Libya’s Says It Can’t Surrender Saif — But It Can Prosecute Him

Libya’s Says It Can’t Surrender Saif — But It Can Prosecute Him

Just when I thought its position couldn’t get more ridiculous, Libya argues the following — presumably with a straight face — in response to the defence’s complaint that it is violating its obligation to surrender Saif to the ICC:

It is clear, as Mr. Gaddafi noted in the Request, that the issue of admissibility – in particular ability to pursue a domestic criminal process – is distinct from that of whether there is a failure to comply with the co-operation provisions of the Rome Statute. Libya has submitted on appeal that “the central Libyan Government [is] exercising its authority in Zintan in relation to the domestic
proceedings alongside the Zintan Brigade, which is responsible for supervising his detention.” It has submitted further that the progressive integration of the local authorities into new Libyan democratic institutions, and the negotiated transfer of Mr. Gaddafi from Zintan to Tripoli, is taking place “in a transitional context where the consolidation of the State is necessarily a complex and gradual process.” Libya has submitted that these circumstances do not constitute inability “to obtain the custody of Mr. Gaddafi”, at least at the investigative stage of proceedings. Equally, they do not constitute bad faith on the part of Libya in “deliberately refusing” to surrender Mr. Gaddafi as alleged by the Defence.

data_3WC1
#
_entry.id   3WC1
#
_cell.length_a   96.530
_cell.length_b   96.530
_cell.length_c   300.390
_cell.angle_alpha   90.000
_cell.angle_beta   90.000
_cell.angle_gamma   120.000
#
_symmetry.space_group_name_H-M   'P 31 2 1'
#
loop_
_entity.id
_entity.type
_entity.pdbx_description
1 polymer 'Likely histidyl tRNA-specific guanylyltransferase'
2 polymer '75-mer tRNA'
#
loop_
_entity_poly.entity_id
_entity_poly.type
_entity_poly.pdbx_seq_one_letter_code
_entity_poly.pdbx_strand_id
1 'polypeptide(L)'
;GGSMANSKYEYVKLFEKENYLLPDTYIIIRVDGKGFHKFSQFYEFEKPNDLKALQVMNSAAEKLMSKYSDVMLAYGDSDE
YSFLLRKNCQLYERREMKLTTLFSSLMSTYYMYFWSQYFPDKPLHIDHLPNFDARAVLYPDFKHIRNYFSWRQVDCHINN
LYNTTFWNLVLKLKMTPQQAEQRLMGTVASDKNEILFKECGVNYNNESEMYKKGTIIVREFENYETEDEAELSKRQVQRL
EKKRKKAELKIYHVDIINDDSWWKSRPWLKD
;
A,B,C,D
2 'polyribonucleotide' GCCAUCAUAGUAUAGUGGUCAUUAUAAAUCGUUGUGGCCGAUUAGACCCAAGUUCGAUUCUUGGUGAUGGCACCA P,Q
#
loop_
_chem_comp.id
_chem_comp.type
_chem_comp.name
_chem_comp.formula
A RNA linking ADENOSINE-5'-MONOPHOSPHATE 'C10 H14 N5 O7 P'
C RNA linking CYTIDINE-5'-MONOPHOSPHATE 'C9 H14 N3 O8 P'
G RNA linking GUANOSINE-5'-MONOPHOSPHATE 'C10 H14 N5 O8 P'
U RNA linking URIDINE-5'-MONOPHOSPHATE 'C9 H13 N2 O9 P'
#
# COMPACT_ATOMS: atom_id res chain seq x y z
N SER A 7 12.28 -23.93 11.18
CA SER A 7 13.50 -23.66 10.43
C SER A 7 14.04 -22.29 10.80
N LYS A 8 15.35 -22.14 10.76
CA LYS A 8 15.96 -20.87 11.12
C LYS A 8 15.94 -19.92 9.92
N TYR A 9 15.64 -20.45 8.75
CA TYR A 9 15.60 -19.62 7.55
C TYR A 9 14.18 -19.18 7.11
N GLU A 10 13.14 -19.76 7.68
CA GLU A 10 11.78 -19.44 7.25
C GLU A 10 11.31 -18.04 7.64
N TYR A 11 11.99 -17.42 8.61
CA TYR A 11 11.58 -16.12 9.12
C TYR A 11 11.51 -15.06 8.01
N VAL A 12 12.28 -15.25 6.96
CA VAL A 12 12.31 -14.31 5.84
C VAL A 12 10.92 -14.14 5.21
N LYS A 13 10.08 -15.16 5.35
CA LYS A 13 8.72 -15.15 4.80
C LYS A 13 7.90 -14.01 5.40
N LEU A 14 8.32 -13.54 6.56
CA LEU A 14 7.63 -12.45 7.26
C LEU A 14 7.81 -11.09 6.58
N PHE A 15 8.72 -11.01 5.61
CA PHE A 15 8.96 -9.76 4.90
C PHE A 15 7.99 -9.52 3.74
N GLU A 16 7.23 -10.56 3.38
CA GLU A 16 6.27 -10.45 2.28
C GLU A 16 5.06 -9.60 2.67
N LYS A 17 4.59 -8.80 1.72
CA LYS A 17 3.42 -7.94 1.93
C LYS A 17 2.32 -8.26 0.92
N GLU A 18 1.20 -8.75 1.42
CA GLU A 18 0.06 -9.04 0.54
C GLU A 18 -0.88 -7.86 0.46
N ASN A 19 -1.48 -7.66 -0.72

Translated: Libya has enough control over Zintan that it cannot be deemed unable to prosecute Saif, but not enough control over Zintan for it to be found in violation of its obligation to surrender Saif to the Court. Now that’s chutzpah!

The next Libyan motion will no doubt claim that the government cannot transfer Saif to the ICC because the dog ate its transfer order.

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Africa, International Criminal Law, International Human Rights Law, Organizations
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